Donnie Doolittle is a Charlotte-based singer/songwriter and multi-instrumentalist. Although Doolittle studied piano and guitar as a child, he cut his teeth fronting a series of popular local bands in the early 2000s, including garage pop act Stone Figs, doom rock outfit Little Bull Lee and dark, psychedelic solo project Dreamy D.
Back in 2018, Doolittle recorded the first version of upbeat psuedo-lovesong “When a Woman,” a song inspired by 1970s Aussie thrilled Wake in Fright, while visiting his friend, producer Jesse Clasen in New York. Originally conceived as a Dreamy D, the collaboration marked a shift in his songwriting and creative process, and later became the first single under his own name. “That song just felt different: I was evolving, and I wanted to start fresh, releasing tracks under my own name,” he says. “The new music feels more true to who I am as an artist and as a person.”
As a solo artist, Doolittle crafts moody, synth driven material that hover between dark, retro-pop and melancholy rock that blends bright, pop-leaning melodies into ominous and cinematic soundscapes. Described as “Southern New Wave,” to “Goth Americana” by the press, his genre-bending sound has frequently been compared to Orville Peck, Leonard Cohen, Nick Cave, and Iggy Pop. He pairs each release with carefully-honed imagery and thematic narrative videos, meant to engage a range of senses. “I want to provide a full experience—to use my resources to create a palpable ambiance,” Doolittle says.
Doolittle’s Jesse Clasen-produced self-titled, full-length debut is slated for an April 7, 2023 release. The 12-song album reportedly features arrangements that weave together modern and vintage synths (most notably, the Mellotron and 80s-era Roland Juno 106) with electric guitar, bass and drums to create songs that drift mood-wise between vibrant and gloomy. Informed by Doolittle’s love of the work of Leonard Cohen, Tom Waits and Lee Hazlewood, the album’s cinematic arrangements help to draw listeners into multifaceted sonic worlds, laced with sharp, narrative lyrics that touch upon religion, gender, pop culture and sexuality with a light, subtly ironic touch. “I like to play around with religion and sex,” says Doolittle. “Feeling jaded about God and the world, but also firmly attached to both. I think that’s a big part of Southern culture, and who I am as an artist…for better or worse.”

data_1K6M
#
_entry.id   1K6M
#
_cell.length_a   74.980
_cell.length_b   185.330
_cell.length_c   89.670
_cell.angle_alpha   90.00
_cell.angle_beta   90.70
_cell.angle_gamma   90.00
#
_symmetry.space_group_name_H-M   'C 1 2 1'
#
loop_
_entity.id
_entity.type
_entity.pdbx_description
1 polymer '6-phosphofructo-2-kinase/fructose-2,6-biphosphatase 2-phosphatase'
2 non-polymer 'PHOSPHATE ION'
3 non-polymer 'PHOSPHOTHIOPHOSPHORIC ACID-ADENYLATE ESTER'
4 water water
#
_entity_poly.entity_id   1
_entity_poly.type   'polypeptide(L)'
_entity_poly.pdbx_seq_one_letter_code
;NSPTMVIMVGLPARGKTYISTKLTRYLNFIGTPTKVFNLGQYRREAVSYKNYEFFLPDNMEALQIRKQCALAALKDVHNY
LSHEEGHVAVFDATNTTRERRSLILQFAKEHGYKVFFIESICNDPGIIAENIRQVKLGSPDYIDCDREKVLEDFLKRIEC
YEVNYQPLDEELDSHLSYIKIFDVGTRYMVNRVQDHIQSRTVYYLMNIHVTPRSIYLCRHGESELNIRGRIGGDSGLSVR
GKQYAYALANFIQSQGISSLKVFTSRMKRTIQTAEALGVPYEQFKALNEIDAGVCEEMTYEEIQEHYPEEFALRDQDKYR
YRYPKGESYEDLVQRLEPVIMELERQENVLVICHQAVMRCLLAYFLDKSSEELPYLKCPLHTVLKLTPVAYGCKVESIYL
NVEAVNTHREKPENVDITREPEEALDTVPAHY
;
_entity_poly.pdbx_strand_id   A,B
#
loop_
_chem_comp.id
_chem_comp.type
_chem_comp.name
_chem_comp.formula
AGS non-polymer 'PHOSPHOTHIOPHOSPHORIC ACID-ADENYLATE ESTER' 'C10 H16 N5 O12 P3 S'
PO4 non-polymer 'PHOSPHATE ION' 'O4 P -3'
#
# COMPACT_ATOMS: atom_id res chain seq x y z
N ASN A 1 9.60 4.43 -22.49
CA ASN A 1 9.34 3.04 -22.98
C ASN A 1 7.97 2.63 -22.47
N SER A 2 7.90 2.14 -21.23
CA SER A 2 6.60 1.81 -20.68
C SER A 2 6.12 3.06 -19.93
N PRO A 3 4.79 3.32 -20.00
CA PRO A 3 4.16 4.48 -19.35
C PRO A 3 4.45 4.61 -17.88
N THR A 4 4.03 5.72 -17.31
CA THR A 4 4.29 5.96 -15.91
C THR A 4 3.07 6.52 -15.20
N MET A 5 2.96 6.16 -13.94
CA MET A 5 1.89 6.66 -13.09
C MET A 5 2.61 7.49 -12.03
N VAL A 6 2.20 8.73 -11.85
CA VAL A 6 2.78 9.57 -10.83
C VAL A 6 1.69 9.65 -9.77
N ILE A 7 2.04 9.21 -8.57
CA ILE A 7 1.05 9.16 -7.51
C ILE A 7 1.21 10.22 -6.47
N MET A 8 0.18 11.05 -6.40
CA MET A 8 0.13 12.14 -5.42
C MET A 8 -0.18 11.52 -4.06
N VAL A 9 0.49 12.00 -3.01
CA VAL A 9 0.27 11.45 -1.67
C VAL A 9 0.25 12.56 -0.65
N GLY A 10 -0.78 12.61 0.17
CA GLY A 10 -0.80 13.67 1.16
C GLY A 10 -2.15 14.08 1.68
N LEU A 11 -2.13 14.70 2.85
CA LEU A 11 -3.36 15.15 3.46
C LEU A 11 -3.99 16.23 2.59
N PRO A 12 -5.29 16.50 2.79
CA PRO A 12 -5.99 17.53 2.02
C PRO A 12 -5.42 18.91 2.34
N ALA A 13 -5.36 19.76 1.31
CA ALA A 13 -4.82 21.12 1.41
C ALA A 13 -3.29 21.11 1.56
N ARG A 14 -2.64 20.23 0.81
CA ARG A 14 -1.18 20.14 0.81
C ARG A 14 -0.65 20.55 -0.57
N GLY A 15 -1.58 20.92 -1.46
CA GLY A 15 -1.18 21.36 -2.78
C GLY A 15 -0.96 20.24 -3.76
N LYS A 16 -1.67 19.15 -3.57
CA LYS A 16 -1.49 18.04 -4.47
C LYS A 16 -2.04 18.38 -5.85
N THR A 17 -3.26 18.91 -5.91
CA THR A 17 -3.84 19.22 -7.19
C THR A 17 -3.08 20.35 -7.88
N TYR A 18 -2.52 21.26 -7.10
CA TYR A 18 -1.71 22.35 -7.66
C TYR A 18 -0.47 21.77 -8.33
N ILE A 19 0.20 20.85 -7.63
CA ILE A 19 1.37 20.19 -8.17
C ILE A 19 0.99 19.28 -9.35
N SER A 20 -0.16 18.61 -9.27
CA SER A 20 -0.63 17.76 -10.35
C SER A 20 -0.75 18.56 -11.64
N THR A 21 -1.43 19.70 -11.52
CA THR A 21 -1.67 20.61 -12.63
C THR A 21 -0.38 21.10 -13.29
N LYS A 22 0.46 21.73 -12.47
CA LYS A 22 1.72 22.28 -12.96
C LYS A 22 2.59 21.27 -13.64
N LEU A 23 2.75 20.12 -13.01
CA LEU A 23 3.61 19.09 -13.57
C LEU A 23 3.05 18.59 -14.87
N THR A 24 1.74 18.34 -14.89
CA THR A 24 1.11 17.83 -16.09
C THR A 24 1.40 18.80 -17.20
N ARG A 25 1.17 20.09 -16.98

Along with the album announcement, Doolittle shared the album’s latest single, the slow-burning and broodingly cinematic “Resurrect Me.” Featuring twangy and reverb-drenched guitars, glistening and atmospheric synths paired with Doolittle’s baritone paired with big hooks and a buzzing guitar solo, “Resurrect Me” manages to sound a bit like a synthesis of the Twin Peaks soundtrack, Bruce Springsteen‘s “Tunnel of Love” and Orville Peck, while rooted in a bittersweet heartache.
“I started writing this song after learning about so-called ‘resurrection men,’ body snatchers in the 18th and 19th centuries that would exhume corpses from graveyards and sell them to medical schools for research and teaching purposes,” Doolittle explains. “I was interested in the idea of someone seeing value in these buried and abandoned vessels, and putting in the work to give them a second chance at showing their worth above ground. I related to the dead people in this scenario.”
Directed by North Carolina-based producer and director Josh Rob Thomas, the accompanying video is a darkly hilarious visual that follows Doolittle’s corpse on a wild adventure as its passed along a rotation cast of odd companions. “As heavy as the inspiration was, I thought we could lighten the mood with the video. Influenced by absurd films like Weekend at Bernie’s (which didn’t age too well) and Swiss Army Man, we took my corpse on an adventure with a rotating cast of companions,” Doolittle explains. “Fun was had with most of them, but only one character cared enough to put me to rest. I’ve assembled a very talented production team and we stepped up our game for this one. I hope you enjoy it.”